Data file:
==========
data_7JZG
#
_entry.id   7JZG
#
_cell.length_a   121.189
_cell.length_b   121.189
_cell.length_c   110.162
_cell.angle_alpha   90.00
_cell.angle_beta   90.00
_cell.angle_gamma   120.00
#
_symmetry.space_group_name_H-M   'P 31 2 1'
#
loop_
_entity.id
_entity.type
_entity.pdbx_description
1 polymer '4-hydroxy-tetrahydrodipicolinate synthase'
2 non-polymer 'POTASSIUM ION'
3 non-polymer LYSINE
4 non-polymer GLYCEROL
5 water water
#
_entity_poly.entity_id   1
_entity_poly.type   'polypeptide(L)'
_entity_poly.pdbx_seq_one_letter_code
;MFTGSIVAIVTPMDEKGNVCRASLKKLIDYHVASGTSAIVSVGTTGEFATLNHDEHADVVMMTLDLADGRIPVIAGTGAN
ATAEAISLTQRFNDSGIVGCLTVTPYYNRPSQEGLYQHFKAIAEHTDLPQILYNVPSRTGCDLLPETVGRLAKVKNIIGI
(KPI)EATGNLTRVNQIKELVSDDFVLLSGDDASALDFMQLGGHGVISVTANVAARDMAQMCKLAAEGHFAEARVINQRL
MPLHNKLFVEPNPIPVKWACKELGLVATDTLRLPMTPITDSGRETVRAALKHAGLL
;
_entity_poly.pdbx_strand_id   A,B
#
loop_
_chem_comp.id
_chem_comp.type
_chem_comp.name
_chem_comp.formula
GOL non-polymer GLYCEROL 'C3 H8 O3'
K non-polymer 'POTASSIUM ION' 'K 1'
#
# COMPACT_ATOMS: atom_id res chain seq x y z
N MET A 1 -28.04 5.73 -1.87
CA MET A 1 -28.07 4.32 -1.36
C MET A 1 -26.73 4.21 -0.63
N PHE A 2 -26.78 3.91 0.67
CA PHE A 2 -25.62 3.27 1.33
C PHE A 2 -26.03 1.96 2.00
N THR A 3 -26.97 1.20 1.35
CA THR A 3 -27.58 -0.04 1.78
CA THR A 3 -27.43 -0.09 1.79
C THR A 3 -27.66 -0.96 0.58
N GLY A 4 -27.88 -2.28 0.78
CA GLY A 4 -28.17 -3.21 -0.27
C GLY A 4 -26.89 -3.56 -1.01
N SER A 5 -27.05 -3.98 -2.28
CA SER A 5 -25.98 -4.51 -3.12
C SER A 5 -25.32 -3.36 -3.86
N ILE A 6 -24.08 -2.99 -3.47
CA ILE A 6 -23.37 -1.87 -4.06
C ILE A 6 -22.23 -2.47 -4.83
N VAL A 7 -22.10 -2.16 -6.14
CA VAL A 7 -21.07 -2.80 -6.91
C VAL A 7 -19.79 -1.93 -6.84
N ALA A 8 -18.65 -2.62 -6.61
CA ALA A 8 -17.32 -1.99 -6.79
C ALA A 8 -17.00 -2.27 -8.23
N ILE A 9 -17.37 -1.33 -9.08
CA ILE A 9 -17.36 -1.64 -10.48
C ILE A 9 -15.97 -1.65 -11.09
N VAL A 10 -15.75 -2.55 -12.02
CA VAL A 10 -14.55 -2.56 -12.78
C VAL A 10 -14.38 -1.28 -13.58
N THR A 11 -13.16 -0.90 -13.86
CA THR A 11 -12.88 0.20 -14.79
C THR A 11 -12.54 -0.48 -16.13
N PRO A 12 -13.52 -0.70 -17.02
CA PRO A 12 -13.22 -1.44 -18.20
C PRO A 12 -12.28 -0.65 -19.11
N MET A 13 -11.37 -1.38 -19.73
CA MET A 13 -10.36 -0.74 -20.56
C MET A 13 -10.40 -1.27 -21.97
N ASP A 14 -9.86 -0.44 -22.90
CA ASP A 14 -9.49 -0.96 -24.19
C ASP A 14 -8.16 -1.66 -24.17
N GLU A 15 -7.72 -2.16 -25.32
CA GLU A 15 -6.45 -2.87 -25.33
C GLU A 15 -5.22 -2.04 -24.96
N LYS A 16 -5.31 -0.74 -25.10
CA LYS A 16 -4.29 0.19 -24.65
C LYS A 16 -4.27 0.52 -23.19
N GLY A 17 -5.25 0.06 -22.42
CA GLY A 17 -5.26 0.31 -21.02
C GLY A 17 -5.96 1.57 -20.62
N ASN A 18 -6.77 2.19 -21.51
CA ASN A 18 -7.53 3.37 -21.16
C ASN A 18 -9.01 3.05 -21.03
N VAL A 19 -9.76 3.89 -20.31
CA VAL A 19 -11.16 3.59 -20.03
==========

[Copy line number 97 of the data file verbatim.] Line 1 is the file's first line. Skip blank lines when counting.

C ASN A 18 -9.01 3.05 -21.03